Earlier this month, California Governor Gavin Newsom signed transformative legislation SB 51 into law. This legislation, introduced by the Honorable Senator Steven Bradford (35th District - Los Angeles County), extends the authorization for provisional licenses for social equity retailers. SB 51 provides a vital lifeline for the state’s Equity Entrepreneurs who often find themselves stalled due to the high costs associated with progressing to the final licensing phases, including site acquisition, approval, and inspections. The value of the provisional licensing procedure is that it enables applicants to start their businesses while remaining in the licensing process, which can take years to complete.
What Is California SB 51? Governor Gavin Newsom Approves Latest Social Equity Legislation
Newsom said in a signing statement that while he backs the effort, the bill “does not address the fundamental issues that continue to increase costs and uncertainty for those seeking to participate in the legal market.” He said that the temporary extension “may remove pressure to confront local permitting challenges and slow efforts to facilitate the transition of provisional licenses to annual licensure” and to that end wants to work with lawmakers to “consider long-term solutions to streamline licensing requirements and move us beyond short-term fixes.”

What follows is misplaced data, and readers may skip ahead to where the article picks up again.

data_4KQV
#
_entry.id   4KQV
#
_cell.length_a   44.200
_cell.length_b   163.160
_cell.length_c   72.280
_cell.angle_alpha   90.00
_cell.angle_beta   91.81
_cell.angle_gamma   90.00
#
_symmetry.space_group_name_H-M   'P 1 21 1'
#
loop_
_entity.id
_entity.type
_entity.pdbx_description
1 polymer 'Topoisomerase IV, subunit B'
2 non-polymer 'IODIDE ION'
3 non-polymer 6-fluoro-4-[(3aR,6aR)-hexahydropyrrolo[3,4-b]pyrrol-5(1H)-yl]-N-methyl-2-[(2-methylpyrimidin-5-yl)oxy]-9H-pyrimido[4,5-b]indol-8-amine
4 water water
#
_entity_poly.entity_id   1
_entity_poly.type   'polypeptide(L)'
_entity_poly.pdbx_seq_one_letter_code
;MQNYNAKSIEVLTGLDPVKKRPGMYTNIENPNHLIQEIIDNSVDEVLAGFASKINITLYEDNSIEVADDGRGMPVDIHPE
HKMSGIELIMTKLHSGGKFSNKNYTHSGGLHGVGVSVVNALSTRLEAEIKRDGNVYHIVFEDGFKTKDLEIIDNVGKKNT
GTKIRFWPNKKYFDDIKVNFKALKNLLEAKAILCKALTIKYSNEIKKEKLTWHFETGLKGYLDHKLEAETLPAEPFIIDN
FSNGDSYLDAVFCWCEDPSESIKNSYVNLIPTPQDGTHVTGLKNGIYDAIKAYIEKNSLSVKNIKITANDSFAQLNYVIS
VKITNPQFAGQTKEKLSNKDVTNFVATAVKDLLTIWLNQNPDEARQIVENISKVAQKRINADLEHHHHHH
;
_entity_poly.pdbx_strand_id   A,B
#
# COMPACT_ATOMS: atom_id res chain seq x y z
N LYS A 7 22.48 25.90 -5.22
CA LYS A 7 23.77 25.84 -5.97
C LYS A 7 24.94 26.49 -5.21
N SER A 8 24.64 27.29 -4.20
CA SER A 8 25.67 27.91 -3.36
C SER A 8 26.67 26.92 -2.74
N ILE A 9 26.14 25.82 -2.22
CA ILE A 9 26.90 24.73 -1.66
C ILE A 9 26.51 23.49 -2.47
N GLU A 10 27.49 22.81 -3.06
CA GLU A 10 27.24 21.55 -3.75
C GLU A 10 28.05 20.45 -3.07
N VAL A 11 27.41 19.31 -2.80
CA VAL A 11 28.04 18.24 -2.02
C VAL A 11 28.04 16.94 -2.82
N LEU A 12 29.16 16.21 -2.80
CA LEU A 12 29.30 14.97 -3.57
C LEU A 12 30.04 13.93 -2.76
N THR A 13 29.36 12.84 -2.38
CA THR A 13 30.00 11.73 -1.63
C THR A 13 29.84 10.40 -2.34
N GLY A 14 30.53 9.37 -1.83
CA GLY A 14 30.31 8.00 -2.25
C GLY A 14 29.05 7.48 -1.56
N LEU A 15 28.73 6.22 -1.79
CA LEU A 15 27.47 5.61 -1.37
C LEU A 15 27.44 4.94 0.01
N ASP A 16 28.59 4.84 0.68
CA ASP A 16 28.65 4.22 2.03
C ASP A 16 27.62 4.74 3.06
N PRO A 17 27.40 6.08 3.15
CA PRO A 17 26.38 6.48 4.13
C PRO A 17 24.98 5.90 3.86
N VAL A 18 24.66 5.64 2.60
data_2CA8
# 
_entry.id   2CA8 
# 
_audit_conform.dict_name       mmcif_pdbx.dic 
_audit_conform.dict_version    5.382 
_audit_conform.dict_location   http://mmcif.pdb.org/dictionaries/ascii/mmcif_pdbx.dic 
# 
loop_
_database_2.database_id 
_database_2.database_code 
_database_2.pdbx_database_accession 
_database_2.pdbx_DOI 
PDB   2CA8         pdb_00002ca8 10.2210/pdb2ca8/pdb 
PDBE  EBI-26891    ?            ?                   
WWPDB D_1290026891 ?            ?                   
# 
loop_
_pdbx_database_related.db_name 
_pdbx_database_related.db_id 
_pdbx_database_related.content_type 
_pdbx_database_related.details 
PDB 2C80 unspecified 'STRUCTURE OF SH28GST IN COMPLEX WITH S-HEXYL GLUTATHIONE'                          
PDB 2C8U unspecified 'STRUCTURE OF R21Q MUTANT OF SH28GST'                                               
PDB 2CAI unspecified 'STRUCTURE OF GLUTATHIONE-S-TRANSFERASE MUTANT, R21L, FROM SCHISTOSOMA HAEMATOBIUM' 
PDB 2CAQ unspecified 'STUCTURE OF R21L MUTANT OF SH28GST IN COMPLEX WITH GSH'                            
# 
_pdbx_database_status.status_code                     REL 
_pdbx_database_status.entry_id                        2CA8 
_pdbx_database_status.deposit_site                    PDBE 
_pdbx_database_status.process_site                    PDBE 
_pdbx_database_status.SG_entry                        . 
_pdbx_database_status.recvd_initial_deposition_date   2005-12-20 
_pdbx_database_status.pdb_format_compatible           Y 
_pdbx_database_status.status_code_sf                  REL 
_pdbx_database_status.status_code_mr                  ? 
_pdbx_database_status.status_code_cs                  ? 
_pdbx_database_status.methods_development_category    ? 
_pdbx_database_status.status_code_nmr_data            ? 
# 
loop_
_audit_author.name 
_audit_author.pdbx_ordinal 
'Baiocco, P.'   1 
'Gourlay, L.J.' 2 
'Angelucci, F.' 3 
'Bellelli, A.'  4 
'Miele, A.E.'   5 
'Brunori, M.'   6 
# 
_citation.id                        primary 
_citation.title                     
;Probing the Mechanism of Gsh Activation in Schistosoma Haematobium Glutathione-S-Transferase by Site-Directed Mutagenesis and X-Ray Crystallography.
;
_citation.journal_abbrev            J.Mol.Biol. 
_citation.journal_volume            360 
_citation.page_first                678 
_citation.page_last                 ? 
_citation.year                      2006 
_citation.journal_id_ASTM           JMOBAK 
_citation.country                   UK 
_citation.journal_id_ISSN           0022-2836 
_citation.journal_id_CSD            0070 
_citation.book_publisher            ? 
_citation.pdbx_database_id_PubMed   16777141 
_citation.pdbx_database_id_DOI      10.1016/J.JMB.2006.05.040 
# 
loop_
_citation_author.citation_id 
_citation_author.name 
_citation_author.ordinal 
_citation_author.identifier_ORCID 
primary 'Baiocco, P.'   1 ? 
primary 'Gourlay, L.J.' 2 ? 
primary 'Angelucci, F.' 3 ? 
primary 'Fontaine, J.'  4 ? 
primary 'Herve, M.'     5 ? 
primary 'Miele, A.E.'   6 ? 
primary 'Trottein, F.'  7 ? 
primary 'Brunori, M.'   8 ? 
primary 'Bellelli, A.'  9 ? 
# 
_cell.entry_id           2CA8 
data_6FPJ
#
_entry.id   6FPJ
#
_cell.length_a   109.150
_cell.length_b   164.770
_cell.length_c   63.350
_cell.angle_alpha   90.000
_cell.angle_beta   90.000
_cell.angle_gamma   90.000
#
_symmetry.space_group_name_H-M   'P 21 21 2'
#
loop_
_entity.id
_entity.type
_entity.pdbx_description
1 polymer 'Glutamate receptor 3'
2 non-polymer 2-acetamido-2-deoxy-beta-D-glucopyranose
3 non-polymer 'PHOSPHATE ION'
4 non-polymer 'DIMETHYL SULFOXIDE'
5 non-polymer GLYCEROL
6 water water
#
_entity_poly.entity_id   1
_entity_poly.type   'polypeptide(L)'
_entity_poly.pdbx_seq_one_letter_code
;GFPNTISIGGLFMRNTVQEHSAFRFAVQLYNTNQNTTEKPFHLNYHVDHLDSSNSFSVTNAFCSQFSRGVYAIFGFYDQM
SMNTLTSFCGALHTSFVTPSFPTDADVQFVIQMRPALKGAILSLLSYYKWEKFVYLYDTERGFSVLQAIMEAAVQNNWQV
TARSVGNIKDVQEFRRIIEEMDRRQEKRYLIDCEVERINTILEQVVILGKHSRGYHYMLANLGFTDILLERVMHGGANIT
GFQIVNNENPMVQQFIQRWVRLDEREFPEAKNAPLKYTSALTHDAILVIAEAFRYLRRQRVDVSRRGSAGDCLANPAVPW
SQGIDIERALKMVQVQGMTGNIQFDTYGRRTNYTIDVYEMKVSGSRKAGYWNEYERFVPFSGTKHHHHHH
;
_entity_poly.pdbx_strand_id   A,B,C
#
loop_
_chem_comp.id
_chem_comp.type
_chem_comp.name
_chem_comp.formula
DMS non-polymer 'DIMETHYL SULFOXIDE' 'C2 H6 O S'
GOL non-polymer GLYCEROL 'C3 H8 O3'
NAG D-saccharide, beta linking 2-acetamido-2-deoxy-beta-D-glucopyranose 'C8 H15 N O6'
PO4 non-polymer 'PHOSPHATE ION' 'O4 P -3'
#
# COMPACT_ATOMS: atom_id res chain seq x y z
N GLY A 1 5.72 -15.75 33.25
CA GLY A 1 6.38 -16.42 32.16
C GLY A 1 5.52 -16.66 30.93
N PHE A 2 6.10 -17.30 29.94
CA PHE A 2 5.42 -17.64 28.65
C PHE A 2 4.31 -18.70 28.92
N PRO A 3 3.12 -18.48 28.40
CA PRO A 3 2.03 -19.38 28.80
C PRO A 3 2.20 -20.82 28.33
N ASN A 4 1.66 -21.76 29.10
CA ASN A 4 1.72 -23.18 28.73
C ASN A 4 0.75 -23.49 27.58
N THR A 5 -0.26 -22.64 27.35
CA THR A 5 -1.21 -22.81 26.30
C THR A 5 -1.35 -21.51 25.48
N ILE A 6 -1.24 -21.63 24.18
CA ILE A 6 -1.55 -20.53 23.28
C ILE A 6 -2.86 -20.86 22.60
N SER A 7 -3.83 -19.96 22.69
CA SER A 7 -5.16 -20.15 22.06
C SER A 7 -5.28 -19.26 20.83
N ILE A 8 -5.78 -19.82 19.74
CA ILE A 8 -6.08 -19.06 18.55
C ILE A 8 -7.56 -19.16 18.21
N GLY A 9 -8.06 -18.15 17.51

Gorilla Rx Wellness Founder, Social Equity Advocate And SB 51 Champion Kika Keith On Bill's Success
Kika Keith, co-founder of the Social Equity Owners & Workers Association (SEOWA), which co-sponsored SB 51 and owner of Gorilla Rx Wellness, the first Black woman-owned dispensary in Los Angeles, was one of the key champions of the new legislation. Regarding the passage of SB 51, she stated:
As a co-founder of the Social Equity Owners and Workers Association, a social equity retail license holder, and an unwavering advocate for the Black and brown community members who have endured the harshest consequences of the War on Drugs, I wholeheartedly applaud the passage of SB 51 as a monumental stride towards achieving equity. Senator Steven Bradford's tireless commitment to equity shines brightly through this legislation, and it indeed represents a pivotal move in breaking down the barriers for social equity entrepreneurs.